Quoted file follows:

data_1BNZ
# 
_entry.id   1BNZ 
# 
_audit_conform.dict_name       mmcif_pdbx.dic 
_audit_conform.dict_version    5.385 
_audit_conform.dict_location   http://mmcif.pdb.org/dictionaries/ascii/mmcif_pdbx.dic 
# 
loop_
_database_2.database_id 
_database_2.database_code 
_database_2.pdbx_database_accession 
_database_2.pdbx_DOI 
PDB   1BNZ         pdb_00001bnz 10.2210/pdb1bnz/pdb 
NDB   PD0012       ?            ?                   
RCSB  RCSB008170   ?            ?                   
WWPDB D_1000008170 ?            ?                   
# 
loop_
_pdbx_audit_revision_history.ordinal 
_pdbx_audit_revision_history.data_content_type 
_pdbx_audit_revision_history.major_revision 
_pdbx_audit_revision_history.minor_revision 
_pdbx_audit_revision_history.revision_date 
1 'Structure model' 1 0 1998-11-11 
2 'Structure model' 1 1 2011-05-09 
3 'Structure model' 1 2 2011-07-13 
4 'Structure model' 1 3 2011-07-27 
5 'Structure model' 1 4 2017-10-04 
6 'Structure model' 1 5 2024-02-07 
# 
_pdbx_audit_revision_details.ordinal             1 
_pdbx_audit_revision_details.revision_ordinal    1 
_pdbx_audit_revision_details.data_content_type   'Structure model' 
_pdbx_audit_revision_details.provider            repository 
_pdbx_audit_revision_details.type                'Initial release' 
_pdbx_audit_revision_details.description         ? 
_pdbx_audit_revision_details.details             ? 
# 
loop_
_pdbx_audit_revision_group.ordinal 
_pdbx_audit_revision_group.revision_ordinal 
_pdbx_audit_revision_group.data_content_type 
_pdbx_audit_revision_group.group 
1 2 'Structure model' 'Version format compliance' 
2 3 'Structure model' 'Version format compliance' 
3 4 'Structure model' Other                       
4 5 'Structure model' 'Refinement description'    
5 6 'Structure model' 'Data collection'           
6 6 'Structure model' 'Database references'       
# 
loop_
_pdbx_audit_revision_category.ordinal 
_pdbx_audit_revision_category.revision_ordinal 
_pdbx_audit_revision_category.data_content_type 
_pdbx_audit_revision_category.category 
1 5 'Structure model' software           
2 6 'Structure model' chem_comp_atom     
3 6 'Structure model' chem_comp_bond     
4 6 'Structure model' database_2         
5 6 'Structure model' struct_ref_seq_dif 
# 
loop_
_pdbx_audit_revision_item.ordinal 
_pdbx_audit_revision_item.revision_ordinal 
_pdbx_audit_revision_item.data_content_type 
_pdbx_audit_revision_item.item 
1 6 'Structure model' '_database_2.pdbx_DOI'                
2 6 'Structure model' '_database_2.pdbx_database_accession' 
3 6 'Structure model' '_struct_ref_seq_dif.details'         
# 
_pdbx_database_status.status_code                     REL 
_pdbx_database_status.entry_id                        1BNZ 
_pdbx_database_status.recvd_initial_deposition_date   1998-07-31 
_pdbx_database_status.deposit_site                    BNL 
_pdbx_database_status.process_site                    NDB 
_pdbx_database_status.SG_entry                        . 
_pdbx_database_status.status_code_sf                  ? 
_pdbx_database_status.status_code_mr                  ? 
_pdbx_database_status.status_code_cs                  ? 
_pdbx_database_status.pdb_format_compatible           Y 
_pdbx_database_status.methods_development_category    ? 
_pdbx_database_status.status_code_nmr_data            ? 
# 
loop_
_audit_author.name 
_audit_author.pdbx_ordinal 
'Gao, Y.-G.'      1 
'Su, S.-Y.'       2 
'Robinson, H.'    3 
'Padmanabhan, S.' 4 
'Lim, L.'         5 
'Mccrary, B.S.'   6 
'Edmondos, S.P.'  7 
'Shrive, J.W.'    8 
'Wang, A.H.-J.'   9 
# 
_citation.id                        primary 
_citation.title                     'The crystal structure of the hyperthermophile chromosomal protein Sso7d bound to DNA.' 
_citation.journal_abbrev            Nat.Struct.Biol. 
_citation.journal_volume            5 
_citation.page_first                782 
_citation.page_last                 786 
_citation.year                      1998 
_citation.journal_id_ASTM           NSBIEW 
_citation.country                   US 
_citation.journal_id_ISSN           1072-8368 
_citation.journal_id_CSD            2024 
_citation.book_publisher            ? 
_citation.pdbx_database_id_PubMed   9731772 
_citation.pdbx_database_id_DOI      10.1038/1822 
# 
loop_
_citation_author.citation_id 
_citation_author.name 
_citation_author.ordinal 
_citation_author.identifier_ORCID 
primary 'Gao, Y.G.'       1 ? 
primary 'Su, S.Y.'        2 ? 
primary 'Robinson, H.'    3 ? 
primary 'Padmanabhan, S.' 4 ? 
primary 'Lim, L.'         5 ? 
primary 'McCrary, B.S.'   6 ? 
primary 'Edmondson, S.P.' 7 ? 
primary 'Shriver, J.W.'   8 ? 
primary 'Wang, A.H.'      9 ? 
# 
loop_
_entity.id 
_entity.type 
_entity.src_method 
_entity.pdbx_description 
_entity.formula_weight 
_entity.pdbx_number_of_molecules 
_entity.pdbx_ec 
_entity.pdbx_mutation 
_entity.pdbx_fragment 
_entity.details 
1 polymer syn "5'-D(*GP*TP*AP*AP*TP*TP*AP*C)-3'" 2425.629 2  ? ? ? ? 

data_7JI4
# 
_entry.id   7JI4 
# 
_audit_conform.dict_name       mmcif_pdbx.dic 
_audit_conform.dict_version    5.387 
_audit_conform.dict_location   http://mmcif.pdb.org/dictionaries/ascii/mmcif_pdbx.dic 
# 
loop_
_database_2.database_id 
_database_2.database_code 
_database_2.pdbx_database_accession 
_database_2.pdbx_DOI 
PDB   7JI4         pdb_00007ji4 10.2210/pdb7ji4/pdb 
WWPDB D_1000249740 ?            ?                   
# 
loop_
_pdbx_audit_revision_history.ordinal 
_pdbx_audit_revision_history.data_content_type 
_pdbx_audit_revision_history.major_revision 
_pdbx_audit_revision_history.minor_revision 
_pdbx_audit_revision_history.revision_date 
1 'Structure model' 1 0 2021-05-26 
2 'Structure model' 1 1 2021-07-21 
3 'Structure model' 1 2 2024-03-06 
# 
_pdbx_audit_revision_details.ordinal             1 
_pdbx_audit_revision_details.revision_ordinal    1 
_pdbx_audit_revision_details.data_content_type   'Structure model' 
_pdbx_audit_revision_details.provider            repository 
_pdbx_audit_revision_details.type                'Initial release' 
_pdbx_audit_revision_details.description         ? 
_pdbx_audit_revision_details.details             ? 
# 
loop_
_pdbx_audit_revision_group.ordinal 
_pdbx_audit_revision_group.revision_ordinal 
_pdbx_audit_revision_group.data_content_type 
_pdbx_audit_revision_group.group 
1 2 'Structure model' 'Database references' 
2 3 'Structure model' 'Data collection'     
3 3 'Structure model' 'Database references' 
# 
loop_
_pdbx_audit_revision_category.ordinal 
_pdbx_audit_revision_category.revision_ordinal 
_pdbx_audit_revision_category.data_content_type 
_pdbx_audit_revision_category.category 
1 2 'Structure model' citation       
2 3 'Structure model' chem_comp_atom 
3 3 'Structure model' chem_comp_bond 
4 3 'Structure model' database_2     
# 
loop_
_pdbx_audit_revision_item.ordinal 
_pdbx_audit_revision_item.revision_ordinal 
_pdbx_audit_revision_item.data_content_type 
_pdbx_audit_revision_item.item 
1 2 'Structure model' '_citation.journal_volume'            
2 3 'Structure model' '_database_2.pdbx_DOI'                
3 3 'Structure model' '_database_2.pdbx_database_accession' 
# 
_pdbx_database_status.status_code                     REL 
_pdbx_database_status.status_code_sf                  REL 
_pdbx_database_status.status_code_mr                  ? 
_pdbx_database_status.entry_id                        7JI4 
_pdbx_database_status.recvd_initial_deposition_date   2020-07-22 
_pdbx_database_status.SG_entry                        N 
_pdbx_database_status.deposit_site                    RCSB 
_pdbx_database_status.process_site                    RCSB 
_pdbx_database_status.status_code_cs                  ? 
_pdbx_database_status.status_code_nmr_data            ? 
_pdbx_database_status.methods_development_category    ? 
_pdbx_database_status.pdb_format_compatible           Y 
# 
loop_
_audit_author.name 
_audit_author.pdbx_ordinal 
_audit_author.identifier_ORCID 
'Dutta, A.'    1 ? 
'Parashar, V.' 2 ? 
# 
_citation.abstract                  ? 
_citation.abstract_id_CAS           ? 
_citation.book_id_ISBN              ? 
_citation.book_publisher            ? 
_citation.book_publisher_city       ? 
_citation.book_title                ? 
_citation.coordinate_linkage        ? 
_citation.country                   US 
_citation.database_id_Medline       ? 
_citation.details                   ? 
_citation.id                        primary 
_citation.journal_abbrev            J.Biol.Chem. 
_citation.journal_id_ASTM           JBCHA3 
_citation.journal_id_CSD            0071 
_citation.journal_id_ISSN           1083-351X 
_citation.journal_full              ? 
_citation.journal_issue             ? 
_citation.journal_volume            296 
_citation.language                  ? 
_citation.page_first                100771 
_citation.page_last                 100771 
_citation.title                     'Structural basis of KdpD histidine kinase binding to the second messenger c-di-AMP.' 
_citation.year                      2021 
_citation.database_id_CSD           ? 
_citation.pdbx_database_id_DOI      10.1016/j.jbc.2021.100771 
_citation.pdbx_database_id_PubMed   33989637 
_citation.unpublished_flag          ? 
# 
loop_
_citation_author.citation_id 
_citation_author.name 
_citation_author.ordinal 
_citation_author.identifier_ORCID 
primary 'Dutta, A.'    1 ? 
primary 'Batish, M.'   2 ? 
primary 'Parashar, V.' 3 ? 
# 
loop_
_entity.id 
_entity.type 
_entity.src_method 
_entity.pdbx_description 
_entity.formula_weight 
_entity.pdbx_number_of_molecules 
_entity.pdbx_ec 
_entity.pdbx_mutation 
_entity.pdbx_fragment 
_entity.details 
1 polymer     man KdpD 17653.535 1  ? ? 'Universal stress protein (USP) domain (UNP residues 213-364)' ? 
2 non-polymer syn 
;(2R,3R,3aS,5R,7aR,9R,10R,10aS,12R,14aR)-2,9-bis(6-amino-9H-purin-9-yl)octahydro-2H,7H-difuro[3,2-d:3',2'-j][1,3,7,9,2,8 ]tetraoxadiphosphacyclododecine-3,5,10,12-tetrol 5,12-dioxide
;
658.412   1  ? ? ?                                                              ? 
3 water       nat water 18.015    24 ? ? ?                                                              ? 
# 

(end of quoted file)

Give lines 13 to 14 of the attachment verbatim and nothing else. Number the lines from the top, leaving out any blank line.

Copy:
_database_2.pdbx_DOI 
PDB   1BNZ         pdb_00001bnz 10.2210/pdb1bnz/pdb 